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Unformatted text preview: S. Le Roy et al.: Charge Transport and Dissipative Processes in Insulating Polymers: Experiments and Model 1070-9878/05/$20.00 © 2005 IEEE 644 Charge Transport and Dissipative Processes in Insulating Polymers: Experiments and Model S. Le Roy, G. Teyssedre and C. Laurent Laboratoire de Génie Electrique de Toulouse CNRS-Toulouse III University, 118, route de Narbonne 31062, Toulouse, France. ABSTRACT Electroluminescence in insulating polymers signs the existence of potentially harmful excited states because the excess energy can be released through degraded pathways, opening the way to chemical degradation. Excitation mechanisms involve impact excitation/ionization by hot carriers or bi-polar charge recombination. In order to discuss the relative contribution of these processes to light emission in polyethylene, we introduce a numerical model of charge transport postulating a recombination- controlled electroluminescence. Model outputs and experimental measurements are compared for three different protocols of dc voltage application considering especially the simulated recombination rate and the measured light emission. A fairly good agreement is found between model and experiment when considering electroluminescence under constant dc stress. The model fails to describe the measurement under time-varying dc stress suggesting that excitation by hot carriers should be taken into account. Index Terms - Charge carrier processes, electroluminescence, modeling, plastics. 1 INTRODUCTION Polymers submitted to thermo/electrical stress suffer from aging that can drastically affect their functional behavior . Understanding the physical/chemical processes at play during ageing and defining transport regimes in which these mechanisms start to be critical is therefore a prime goal to prevent degradation and to develop new formulations or new materials with improved properties. It is thought that a way to define these critical regimes is to investigate under which conditions (in terms of stress parameters) light is generated in the material by electroluminescence (EL). This can happen through impact excitation/ionization involving hot carriers or upon bi-polar charge recombination . This definition excludes light from partial discharges, which would sign an advanced stage in the degradation process . In a first part of the paper, we shortly discuss the relationship between EL emission and chemical degradation (aging). It is shown that EL is a proof of potentially harmful excited states which can dissipate their excess energy by degraded pathways, opening the way to chemical degradation. In a second part, we briefly review the EL phenomenology under dc, taking polyethylene as a case study. In a third part, a numerical model of charge transport postulating a recombination-controlled electro- luminescence is presented and critically evaluated with special Manuscript received on 17 February 2005, in final form 13 May 2005....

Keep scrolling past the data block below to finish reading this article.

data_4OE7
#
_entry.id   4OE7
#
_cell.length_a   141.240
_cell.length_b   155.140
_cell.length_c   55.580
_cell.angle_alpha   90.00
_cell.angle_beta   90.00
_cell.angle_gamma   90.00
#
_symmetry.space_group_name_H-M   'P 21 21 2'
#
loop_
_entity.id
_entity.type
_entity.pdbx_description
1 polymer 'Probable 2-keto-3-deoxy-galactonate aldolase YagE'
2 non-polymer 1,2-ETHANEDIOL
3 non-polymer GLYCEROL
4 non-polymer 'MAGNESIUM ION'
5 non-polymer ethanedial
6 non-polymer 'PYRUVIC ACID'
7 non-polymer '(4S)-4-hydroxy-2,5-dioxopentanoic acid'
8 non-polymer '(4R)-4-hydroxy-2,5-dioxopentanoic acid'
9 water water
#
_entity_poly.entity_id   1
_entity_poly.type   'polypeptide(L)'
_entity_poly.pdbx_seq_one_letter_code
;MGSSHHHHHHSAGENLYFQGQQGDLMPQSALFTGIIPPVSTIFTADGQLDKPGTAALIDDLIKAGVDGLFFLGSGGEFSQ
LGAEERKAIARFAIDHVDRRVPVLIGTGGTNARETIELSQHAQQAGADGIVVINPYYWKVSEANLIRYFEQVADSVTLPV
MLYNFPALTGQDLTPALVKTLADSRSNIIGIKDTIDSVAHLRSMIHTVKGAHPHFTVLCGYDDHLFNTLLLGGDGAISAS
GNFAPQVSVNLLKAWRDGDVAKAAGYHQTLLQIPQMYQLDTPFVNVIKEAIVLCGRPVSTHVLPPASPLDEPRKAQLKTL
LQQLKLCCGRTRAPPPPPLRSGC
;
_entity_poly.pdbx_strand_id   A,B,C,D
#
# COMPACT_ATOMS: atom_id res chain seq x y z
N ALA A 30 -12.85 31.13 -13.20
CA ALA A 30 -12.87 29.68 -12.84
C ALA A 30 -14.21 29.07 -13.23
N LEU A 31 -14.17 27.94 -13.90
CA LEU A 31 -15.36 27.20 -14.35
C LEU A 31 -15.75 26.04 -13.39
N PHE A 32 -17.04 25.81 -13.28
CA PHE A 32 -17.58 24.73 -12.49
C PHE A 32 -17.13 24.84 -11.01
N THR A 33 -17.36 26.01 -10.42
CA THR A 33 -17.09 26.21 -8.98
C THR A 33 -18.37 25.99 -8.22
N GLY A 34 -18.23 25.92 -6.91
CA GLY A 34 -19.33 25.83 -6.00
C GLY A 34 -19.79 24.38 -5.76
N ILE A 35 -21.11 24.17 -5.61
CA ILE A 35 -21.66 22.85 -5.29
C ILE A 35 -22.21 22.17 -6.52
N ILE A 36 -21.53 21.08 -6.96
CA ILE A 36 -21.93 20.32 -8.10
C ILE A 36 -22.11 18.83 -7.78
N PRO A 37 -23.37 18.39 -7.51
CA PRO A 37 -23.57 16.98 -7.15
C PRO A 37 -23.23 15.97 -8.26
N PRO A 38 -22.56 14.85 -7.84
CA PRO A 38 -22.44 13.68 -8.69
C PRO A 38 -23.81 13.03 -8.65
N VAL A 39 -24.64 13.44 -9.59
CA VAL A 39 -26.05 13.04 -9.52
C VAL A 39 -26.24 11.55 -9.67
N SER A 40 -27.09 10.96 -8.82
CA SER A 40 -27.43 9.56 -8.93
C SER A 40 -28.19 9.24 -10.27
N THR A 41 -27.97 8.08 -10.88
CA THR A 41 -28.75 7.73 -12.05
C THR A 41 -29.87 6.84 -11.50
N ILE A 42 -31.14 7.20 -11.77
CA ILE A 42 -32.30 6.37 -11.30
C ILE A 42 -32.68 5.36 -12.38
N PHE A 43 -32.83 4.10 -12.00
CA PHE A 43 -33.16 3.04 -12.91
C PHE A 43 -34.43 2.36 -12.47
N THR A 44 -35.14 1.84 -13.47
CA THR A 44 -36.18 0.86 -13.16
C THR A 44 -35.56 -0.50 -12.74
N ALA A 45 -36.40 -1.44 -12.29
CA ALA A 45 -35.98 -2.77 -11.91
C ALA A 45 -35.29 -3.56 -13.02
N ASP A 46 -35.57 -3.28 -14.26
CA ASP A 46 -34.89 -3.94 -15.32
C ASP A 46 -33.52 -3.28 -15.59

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This note was uploaded on 06/11/2011 for the course ELECTRICAL 124 taught by Professor Ghjk during the Spring '11 term at Institute of Technology.
- Spring '11